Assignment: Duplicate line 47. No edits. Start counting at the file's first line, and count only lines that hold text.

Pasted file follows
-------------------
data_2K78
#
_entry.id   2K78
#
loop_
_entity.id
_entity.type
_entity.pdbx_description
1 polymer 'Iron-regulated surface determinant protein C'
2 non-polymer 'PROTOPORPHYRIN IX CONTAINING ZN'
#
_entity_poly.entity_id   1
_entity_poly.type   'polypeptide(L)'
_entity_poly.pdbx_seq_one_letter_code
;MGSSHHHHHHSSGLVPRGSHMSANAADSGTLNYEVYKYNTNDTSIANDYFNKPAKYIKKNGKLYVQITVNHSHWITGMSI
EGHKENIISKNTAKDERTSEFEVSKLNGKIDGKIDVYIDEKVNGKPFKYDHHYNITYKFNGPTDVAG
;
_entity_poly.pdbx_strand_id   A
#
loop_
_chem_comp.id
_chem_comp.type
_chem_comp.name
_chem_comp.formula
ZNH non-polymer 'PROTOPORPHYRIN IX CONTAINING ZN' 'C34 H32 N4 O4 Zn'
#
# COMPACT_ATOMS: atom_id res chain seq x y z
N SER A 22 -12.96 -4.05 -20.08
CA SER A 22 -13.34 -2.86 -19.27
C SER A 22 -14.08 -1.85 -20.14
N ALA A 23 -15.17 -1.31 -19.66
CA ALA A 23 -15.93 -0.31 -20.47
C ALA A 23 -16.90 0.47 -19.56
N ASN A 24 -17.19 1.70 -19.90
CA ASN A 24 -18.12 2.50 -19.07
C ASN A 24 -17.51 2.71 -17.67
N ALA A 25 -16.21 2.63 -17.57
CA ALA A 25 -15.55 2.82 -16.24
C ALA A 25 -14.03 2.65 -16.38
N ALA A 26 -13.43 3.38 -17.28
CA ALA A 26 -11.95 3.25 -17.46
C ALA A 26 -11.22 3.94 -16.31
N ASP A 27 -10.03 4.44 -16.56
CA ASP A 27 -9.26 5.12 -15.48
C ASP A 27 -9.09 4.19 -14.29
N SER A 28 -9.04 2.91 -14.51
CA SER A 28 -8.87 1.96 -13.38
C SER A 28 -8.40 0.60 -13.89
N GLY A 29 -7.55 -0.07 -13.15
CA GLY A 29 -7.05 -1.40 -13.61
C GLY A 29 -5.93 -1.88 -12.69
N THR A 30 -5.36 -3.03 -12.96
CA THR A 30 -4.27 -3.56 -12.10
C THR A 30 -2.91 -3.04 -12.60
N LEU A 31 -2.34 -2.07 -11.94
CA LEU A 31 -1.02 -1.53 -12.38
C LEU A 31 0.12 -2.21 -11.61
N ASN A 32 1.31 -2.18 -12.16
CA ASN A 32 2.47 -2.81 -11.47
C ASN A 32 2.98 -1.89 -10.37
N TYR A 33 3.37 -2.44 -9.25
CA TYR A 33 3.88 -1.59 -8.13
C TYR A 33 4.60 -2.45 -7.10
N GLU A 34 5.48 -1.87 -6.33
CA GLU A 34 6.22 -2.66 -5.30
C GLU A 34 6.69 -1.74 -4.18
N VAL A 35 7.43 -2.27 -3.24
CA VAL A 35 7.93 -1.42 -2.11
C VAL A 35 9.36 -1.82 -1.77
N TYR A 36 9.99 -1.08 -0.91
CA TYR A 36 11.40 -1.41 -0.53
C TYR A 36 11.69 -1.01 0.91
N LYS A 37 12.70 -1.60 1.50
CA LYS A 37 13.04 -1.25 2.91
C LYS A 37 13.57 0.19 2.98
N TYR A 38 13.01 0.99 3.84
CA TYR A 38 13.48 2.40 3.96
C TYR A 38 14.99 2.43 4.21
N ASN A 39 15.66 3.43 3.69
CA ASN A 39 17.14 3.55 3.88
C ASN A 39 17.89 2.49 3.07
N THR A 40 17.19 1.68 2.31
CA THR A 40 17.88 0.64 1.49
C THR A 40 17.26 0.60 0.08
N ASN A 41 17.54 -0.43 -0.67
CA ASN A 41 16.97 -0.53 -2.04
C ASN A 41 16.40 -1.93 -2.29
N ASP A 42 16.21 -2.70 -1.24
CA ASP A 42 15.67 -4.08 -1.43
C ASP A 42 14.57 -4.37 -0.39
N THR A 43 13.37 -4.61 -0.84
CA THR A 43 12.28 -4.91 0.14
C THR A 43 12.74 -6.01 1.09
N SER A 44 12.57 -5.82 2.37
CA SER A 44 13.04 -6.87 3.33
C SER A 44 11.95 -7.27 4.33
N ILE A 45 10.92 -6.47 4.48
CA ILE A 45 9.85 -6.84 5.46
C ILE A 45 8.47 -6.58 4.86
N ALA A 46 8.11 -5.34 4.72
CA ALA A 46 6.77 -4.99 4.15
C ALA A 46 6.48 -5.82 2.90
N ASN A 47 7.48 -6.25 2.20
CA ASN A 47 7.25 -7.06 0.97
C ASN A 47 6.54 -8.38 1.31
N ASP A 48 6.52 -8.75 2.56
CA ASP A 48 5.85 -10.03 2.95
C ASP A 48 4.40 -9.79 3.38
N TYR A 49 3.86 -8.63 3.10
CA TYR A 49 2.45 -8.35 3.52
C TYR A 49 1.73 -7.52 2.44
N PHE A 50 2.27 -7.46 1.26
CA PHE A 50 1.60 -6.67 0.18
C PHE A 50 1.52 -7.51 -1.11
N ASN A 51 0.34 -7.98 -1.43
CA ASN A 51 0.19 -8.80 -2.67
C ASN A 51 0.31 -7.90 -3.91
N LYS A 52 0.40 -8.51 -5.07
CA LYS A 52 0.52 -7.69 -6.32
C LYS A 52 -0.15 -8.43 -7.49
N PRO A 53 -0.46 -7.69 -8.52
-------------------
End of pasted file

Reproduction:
CA SER A 28 -8.87 1.96 -13.38